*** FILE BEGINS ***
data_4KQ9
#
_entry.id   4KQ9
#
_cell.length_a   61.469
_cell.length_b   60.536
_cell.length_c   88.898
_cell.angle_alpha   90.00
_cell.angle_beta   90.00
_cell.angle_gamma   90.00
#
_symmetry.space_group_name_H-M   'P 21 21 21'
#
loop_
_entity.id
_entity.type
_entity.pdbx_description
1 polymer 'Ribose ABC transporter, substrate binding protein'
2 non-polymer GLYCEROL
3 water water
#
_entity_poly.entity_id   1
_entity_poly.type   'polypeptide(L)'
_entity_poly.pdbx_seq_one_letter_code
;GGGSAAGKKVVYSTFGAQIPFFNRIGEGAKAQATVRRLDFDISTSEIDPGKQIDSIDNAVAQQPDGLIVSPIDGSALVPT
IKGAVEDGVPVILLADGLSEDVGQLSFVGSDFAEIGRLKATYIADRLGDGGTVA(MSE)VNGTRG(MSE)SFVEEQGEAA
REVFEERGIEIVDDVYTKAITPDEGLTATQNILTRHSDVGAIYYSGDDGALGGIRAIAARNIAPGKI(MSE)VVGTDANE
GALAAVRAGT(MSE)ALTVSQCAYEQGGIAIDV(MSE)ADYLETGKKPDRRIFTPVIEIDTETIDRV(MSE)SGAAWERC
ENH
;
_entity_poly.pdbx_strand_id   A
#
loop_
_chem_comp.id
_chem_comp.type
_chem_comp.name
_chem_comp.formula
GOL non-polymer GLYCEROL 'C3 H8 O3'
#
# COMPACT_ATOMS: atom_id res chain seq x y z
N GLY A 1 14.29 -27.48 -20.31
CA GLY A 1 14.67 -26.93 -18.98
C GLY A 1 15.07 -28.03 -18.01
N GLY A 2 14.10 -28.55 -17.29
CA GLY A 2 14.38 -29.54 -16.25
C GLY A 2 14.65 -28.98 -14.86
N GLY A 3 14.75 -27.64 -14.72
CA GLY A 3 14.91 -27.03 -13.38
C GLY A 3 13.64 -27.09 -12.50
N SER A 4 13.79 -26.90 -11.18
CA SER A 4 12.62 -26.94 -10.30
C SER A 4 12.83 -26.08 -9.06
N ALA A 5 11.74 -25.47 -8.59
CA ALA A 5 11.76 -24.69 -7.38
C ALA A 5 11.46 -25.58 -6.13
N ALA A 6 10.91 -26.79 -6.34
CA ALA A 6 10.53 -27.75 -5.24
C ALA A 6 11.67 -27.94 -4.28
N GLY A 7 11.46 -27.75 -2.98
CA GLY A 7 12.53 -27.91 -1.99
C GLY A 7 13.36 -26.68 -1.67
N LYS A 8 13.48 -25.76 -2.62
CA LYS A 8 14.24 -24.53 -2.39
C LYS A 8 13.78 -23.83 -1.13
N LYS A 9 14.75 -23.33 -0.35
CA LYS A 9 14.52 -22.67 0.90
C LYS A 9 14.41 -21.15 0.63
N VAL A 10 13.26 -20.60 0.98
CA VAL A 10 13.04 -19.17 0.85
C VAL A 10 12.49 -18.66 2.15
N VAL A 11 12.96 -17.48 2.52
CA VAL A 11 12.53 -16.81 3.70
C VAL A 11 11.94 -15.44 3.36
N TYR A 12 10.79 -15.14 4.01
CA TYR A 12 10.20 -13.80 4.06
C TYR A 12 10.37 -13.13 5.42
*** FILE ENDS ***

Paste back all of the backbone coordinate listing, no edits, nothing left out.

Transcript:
data_4KQ9
#
_entry.id   4KQ9
#
_cell.length_a   61.469
_cell.length_b   60.536
_cell.length_c   88.898
_cell.angle_alpha   90.00
_cell.angle_beta   90.00
_cell.angle_gamma   90.00
#
_symmetry.space_group_name_H-M   'P 21 21 21'
#
loop_
_entity.id
_entity.type
_entity.pdbx_description
1 polymer 'Ribose ABC transporter, substrate binding protein'
2 non-polymer GLYCEROL
3 water water
#
_entity_poly.entity_id   1
_entity_poly.type   'polypeptide(L)'
_entity_poly.pdbx_seq_one_letter_code
;GGGSAAGKKVVYSTFGAQIPFFNRIGEGAKAQATVRRLDFDISTSEIDPGKQIDSIDNAVAQQPDGLIVSPIDGSALVPT
IKGAVEDGVPVILLADGLSEDVGQLSFVGSDFAEIGRLKATYIADRLGDGGTVA(MSE)VNGTRG(MSE)SFVEEQGEAA
REVFEERGIEIVDDVYTKAITPDEGLTATQNILTRHSDVGAIYYSGDDGALGGIRAIAARNIAPGKI(MSE)VVGTDANE
GALAAVRAGT(MSE)ALTVSQCAYEQGGIAIDV(MSE)ADYLETGKKPDRRIFTPVIEIDTETIDRV(MSE)SGAAWERC
ENH
;
_entity_poly.pdbx_strand_id   A
#
loop_
_chem_comp.id
_chem_comp.type
_chem_comp.name
_chem_comp.formula
GOL non-polymer GLYCEROL 'C3 H8 O3'
#
# COMPACT_ATOMS: atom_id res chain seq x y z
N GLY A 1 14.29 -27.48 -20.31
CA GLY A 1 14.67 -26.93 -18.98
C GLY A 1 15.07 -28.03 -18.01
N GLY A 2 14.10 -28.55 -17.29
CA GLY A 2 14.38 -29.54 -16.25
C GLY A 2 14.65 -28.98 -14.86
N GLY A 3 14.75 -27.64 -14.72
CA GLY A 3 14.91 -27.03 -13.38
C GLY A 3 13.64 -27.09 -12.50
N SER A 4 13.79 -26.90 -11.18
CA SER A 4 12.62 -26.94 -10.30
C SER A 4 12.83 -26.08 -9.06
N ALA A 5 11.74 -25.47 -8.59
CA ALA A 5 11.76 -24.69 -7.38
C ALA A 5 11.46 -25.58 -6.13
N ALA A 6 10.91 -26.79 -6.34
CA ALA A 6 10.53 -27.75 -5.24
C ALA A 6 11.67 -27.94 -4.28
N GLY A 7 11.46 -27.75 -2.98
CA GLY A 7 12.53 -27.91 -1.99
C GLY A 7 13.36 -26.68 -1.67
N LYS A 8 13.48 -25.76 -2.62
CA LYS A 8 14.24 -24.53 -2.39
C LYS A 8 13.78 -23.83 -1.13
N LYS A 9 14.75 -23.33 -0.35
CA LYS A 9 14.52 -22.67 0.90
C LYS A 9 14.41 -21.15 0.63
N VAL A 10 13.26 -20.60 0.98
CA VAL A 10 13.04 -19.17 0.85
C VAL A 10 12.49 -18.66 2.15
N VAL A 11 12.96 -17.48 2.52
CA VAL A 11 12.53 -16.81 3.70
C VAL A 11 11.94 -15.44 3.36
N TYR A 12 10.79 -15.14 4.01
CA TYR A 12 10.20 -13.80 4.06
C TYR A 12 10.37 -13.13 5.42